Ex-State Street executive to plead guilty in U.S. to fraud scheme

June 6, 2017 5:08 pm
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By Nate Raymond

BOSTON A former State Street Corp executive has agreed to plead guilty in connection with a scheme to defraud six clients through secret commissions on billions of dollars of trades, according to court papers filed on Tuesday.

Edward Pennings, a former senior managing director in State Street's London office, has agreed to plead guilty to one court of conspiring to commit wire fraud and securities fraud, according to a plea agreement filed in federal court in Boston.

In addition, Richard Boomgaardt, who was head of State Street's transition management desk for Europe, the Middle East and Africa, was charged with one count of conspiring to commit wire fraud and securities fraud.

Boomgaardt, who lives in the United Kingdom, was charged by "information," a type of document that prosecutors usually use in connection with defendants who intend to plead guilty. It was unclear if he had reached a plea deal.

No plea hearing has been scheduled yet for Pennings, who lives in the United Kingdom. Lawyers for Pennings and Boomgaardt did not respond to requests for comment.

The former State Street executives are among three who have been charged by U.S. prosecutors since April 2016 in connection with the probe. The bank agreed in January to pay $64.6 million to resolve related U.S. criminal and civil investigations.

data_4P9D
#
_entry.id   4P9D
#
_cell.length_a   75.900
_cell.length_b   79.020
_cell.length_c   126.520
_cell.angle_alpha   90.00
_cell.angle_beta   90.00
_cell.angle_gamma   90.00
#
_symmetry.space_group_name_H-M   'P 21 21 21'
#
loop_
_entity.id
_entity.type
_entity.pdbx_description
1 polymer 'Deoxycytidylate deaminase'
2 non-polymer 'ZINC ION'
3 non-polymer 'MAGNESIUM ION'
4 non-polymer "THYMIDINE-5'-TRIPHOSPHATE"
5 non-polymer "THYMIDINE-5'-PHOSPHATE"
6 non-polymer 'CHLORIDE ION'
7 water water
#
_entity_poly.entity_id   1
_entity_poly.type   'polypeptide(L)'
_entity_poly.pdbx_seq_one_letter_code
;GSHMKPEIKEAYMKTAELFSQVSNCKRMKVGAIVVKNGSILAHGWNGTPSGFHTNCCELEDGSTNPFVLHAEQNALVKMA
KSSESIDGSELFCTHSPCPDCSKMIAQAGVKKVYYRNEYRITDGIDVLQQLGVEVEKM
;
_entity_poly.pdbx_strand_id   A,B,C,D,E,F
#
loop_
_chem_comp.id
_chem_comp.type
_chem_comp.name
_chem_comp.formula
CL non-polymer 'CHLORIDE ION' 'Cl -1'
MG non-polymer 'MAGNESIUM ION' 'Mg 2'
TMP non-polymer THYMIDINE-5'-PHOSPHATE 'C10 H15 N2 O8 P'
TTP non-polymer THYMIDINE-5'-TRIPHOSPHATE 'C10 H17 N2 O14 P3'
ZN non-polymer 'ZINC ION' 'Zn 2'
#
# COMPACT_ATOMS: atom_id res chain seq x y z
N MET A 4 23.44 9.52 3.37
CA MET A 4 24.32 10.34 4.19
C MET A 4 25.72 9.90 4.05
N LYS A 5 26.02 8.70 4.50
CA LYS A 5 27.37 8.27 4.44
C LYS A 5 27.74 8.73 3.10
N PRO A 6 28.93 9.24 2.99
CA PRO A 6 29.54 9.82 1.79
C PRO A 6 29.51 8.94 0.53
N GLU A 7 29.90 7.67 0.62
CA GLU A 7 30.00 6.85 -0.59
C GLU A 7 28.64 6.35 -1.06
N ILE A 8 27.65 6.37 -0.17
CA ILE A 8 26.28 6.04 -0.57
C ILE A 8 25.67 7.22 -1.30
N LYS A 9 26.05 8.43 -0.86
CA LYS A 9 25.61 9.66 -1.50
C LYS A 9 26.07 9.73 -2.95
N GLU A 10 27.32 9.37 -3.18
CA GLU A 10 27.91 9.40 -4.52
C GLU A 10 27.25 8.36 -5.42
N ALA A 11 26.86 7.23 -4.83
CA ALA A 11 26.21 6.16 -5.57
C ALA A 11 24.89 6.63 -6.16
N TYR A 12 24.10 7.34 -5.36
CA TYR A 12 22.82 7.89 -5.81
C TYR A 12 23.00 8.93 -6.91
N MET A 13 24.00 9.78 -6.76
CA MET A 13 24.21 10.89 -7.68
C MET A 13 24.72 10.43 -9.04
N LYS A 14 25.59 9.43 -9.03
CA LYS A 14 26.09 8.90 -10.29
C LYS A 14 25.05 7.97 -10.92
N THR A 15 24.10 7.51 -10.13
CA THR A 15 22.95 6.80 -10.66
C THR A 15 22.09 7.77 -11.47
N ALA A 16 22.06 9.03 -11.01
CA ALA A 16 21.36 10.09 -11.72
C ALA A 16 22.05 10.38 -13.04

The case followed a 2014 settlement between State Street and the UK Financial Conduct Authority in which the Boston-based bank paid a fine of £22.9 million, or $38 million at the time, for charging the six clients mark-ups on certain transactions.

Prosecutors said that from 2010 to 2011, Pennings, Boomgaardt and Ross McLellan, a former executive vice president, conspired to add secret commissions to fixed income and equity trades performed for certain clients.

Prosecutors said the clients were using a State Street unit that helps institutional customers move investments between asset managers or liquidate large investment portfolios.

The commissions, which the former executives took steps to hide, came on top of fees the clients agreed to pay despite written instructions to the bank's traders that they should not have to do so, prosecutors have said.

The clients included a Middle Eastern sovereign wealth fund, a public pension fund in Dublin, Ireland, and a pension fund for British government employees, according to court papers.

McLellan has pleaded not guilty to securities fraud and wire fraud charges. His trial is scheduled for October.

The cases in U.S. District Court, District of Massachusetts, are U.S. v. McLellan, et al, No. 16-cr-10094, and U.S. v. Boomgaardt, No. 17-cr-10167.

(Reporting by Nate Raymond in Boston; Editing by Leslie Adler and Tom Brown)


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